SoCal Materials Show Changes Location for Second LA Event

Sourcing for Shoes

As of Thursday, July 16, 2015

The newly minted SoCal Materials Show decided that for its second edition it would move its location from the California Market Center to a hotel near Los Angeles International Airport to make it more convenient for vendors flying in from around the world and the buyers who want to see them.

Vendors came from as far away as India, Italy, Mexico and China to display their wide selection of topnotch leather, canvas, synthetic fabrics, thread, foam, thermal lining and components used in the footwear, auto, furniture and apparel industries.

“I personally like the CMC as a venue, but companies such as Skechers and Deckers said it would be easier for them if it were on the Westside,” said Hisham Muhareb, who co-owns American Events Inc., the show’s organizer.

The new location was helping the small show attract some big-name buyers from Vans, Toms Shoes, Skechers, Deckers, DC Shoes, Puma, Calloway, Disney, Tesla and Volkswagen.

While the first show, last January, attracted 87 vendors, this season’s event saw only 57 vendors attending. “Part of it is that the Spring/Summer season for footwear isn’t as strong as the Fall season,” Muhareb explained, noting that shoe manufacturers are working on their Spring/Summer 2017 collections because footwear companies often work much farther out than clothing manufacturers.

The July 8–9 trade show at the LAX Marriott had a relaxed vibe to it as teams of shoe designers browsed through the selections of multicolored leather, bright fabrics, sturdy shoelaces and other raw materials used in various industries.

“We came because it is local for us, and it is a nice change to check in with our suppliers,” said Samantha Ford, a footwear-materials developer at Vans, headquartered in Cypress, Calif.

She and a team of designers were checking out the wide selection of leather that is treated and dyed every which way imaginable.

Also roaming the show was a team from Toms Shoes, whose designers work just a few miles away in the company’s headquarters, located in the seaside Playa del Rey neighborhood of Los Angeles.

They were looking at the colorful suedes and leathers at Ecco Leather, headquartered in Denmark and represented by Pacific Leather Group in Santa Cruz, Calif. The leathers were soft and faded and shown in casual styles with leather laces.

“This is a good chance to see our suppliers and find new suppliers in our own neighborhood,” said Julie Mosiello, Toms Shoes’ director of materials. “This is how the job is done. You see what is new, who those suppliers are and what can be done in the future.”

It is also a chance for the materials buyers to check out various kinds of leather and components with the entire design team in one big room.

International crowd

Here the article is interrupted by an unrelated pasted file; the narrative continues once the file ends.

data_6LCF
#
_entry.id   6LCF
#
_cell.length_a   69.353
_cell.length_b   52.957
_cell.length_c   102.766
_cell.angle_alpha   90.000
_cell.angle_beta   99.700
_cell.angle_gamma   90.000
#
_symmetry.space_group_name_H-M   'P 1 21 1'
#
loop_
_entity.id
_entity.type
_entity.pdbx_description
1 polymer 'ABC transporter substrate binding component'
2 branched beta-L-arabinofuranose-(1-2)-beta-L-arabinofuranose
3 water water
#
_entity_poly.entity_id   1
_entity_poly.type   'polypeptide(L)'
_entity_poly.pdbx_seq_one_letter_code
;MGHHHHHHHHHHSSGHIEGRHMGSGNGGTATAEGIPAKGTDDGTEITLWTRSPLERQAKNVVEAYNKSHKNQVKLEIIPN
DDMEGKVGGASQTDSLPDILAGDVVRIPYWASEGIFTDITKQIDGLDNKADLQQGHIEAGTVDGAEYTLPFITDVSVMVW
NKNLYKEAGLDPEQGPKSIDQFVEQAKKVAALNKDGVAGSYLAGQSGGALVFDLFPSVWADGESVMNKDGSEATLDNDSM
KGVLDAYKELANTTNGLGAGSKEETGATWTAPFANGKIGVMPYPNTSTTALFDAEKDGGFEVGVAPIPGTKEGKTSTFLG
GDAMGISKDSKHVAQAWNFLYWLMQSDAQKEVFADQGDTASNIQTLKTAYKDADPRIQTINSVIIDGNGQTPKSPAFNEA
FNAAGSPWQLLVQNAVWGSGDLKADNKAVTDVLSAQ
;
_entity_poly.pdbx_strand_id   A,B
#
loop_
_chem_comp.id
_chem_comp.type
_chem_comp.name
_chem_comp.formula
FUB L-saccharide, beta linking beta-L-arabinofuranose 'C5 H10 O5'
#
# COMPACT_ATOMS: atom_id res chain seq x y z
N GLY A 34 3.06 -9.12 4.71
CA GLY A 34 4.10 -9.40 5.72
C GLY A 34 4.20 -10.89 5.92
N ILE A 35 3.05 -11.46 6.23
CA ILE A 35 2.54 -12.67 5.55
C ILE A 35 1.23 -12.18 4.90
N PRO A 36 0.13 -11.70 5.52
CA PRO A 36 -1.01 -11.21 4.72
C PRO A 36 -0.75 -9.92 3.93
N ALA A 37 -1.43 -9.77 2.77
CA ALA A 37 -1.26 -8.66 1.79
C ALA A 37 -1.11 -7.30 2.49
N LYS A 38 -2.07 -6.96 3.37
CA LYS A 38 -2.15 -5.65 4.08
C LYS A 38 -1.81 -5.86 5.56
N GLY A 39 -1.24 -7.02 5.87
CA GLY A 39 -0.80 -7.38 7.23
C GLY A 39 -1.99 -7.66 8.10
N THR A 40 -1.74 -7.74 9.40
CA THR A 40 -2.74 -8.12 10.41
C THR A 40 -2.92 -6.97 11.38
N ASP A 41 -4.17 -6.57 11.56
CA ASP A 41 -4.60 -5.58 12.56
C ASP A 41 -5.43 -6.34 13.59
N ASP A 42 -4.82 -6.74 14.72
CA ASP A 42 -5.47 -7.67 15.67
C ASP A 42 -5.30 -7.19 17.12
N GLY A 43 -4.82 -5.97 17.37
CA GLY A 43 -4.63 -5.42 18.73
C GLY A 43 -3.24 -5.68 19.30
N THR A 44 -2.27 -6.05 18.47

Most of the companies that set up booths at the show were from China or Taiwan and represented by West Coast salespeople. But leather companies from Mexico were also well represented. This was the first time that Cubasa, from León, Mexico, was at the show.

Cubasa is a 60-year-old leather company that does about 70 percent of its business in Mexico and 30 percent in the United States. But the company is hoping to boost sales on the West Coast.

“The show is a little quiet, but we think it is pretty interesting,” said Guillermo Hernandez Sr., Cubasa’s owner and grandson of the founder.

“We have not seen too many customers, but the ones who came by were very good.”

Ananth Srinivasan, a partner in Nova, a 30-year-old leather company based in Chennai, India, was attending his first trade show in the United States. Normally, the company does private presentations to shoemakers that are mostly on the East Coast.

But the company has decided to explore more West Coast ventures after meeting in April with Skechers, which recommended the Indian leather company participate in the show. Most of Nova’s leathers are made from sheep and goat hides.

The show had been good for the company, which met with buyers from Puma, Crocs and Yellow Box.

Many of the vendors have attended American Events’ other two shows, which feature footwear materials and other items. The largest of the shows is in Portland, Ore., which will have 230 vendors at the NW Materials Show in September. The NE Materials Show in Boston will have 120 to 130 vendors at its September event.

The NW Materials Show is popular because of the number of major athletic shoe companies and outdoor-apparel ventures in the area—not least of which are Nike, Adidas and Columbia Sportswear. Under Armour is moving into a 64,400-square-foot former YMCA building near downtown Portland as it expands its footwear collections.

But several trendy lifestyle shoe companies are headquartered in Southern California, such as Deckers, known for its Ugg boots and its Sanuk casual shoes and sandals; Toms Shoes, whose canvas slip-on shoes appeal to a hip crowd; DC Shoes for skateboard aficionados; and Rocket Dog for the younger set.

“There are a lot of smaller brands that are up and coming here that might not go to Portland,” said Patrick Ready, who is the sales representative for Shan Been Jeou Leather, a Taiwanese company known for its full-grain leather. “So we are trying to penetrate the market down here.”

Lezin of Ecco Leather was busy talking to a number of customers who were fascinated by the casual and colorful shoes displayed using Ecco Leather. “It helps us to show new and innovative products, and that keeps us fresh,” said Lezin, who noted that Ecco Leather has a strong research-and-development department that keeps on top of trends and develops new products.

The show, he observed, wasn’t incredibly busy, but the people who came by were asking lots of questions. “There is enough time to talk to people and have some serious discourse,” he said.


Guillermo Hernandez Sr.